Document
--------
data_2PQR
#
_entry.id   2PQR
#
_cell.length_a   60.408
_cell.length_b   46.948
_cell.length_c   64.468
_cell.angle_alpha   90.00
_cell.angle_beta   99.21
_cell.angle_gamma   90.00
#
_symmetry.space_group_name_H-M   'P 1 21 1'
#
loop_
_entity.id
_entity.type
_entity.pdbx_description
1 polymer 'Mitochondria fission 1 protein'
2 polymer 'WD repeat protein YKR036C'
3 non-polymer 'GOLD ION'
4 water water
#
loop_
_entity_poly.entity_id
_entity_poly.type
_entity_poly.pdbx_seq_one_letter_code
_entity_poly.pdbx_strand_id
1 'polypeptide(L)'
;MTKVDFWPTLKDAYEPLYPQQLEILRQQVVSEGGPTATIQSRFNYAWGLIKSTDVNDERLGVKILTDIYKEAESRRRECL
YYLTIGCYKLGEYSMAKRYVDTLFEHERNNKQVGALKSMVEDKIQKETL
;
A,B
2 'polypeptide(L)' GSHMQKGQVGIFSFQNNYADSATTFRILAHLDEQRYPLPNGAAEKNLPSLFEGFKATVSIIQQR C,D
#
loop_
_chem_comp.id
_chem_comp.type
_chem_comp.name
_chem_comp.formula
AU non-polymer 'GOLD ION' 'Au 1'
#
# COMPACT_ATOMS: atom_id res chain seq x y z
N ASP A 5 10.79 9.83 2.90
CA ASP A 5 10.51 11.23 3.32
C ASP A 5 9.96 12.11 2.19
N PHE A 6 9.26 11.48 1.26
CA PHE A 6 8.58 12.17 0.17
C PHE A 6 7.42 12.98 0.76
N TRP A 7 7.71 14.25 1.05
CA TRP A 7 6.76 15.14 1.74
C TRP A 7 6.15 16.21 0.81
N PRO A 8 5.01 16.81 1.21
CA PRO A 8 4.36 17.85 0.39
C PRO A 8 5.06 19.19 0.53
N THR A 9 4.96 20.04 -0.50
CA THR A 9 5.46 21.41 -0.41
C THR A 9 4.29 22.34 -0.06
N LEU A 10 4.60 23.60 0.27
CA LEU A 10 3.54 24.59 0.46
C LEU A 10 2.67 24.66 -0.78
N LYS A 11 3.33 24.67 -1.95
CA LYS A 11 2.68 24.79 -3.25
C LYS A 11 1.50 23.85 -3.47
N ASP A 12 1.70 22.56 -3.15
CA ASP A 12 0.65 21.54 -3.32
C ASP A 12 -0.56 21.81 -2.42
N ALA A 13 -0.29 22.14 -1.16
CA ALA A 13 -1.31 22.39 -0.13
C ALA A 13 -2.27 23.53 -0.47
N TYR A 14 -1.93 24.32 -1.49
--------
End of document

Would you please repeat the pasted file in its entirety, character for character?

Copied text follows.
data_2PQR
#
_entry.id   2PQR
#
_cell.length_a   60.408
_cell.length_b   46.948
_cell.length_c   64.468
_cell.angle_alpha   90.00
_cell.angle_beta   99.21
_cell.angle_gamma   90.00
#
_symmetry.space_group_name_H-M   'P 1 21 1'
#
loop_
_entity.id
_entity.type
_entity.pdbx_description
1 polymer 'Mitochondria fission 1 protein'
2 polymer 'WD repeat protein YKR036C'
3 non-polymer 'GOLD ION'
4 water water
#
loop_
_entity_poly.entity_id
_entity_poly.type
_entity_poly.pdbx_seq_one_letter_code
_entity_poly.pdbx_strand_id
1 'polypeptide(L)'
;MTKVDFWPTLKDAYEPLYPQQLEILRQQVVSEGGPTATIQSRFNYAWGLIKSTDVNDERLGVKILTDIYKEAESRRRECL
YYLTIGCYKLGEYSMAKRYVDTLFEHERNNKQVGALKSMVEDKIQKETL
;
A,B
2 'polypeptide(L)' GSHMQKGQVGIFSFQNNYADSATTFRILAHLDEQRYPLPNGAAEKNLPSLFEGFKATVSIIQQR C,D
#
loop_
_chem_comp.id
_chem_comp.type
_chem_comp.name
_chem_comp.formula
AU non-polymer 'GOLD ION' 'Au 1'
#
# COMPACT_ATOMS: atom_id res chain seq x y z
N ASP A 5 10.79 9.83 2.90
CA ASP A 5 10.51 11.23 3.32
C ASP A 5 9.96 12.11 2.19
N PHE A 6 9.26 11.48 1.26
CA PHE A 6 8.58 12.17 0.17
C PHE A 6 7.42 12.98 0.76
N TRP A 7 7.71 14.25 1.05
CA TRP A 7 6.76 15.14 1.74
C TRP A 7 6.15 16.21 0.81
N PRO A 8 5.01 16.81 1.21
CA PRO A 8 4.36 17.85 0.39
C PRO A 8 5.06 19.19 0.53
N THR A 9 4.96 20.04 -0.50
CA THR A 9 5.46 21.41 -0.41
C THR A 9 4.29 22.34 -0.06
N LEU A 10 4.60 23.60 0.27
CA LEU A 10 3.54 24.59 0.46
C LEU A 10 2.67 24.66 -0.78
N LYS A 11 3.33 24.67 -1.95
CA LYS A 11 2.68 24.79 -3.25
C LYS A 11 1.50 23.85 -3.47
N ASP A 12 1.70 22.56 -3.15
CA ASP A 12 0.65 21.54 -3.32
C ASP A 12 -0.56 21.81 -2.42
N ALA A 13 -0.29 22.14 -1.16
CA ALA A 13 -1.31 22.39 -0.13
C ALA A 13 -2.27 23.53 -0.47
N TYR A 14 -1.93 24.32 -1.49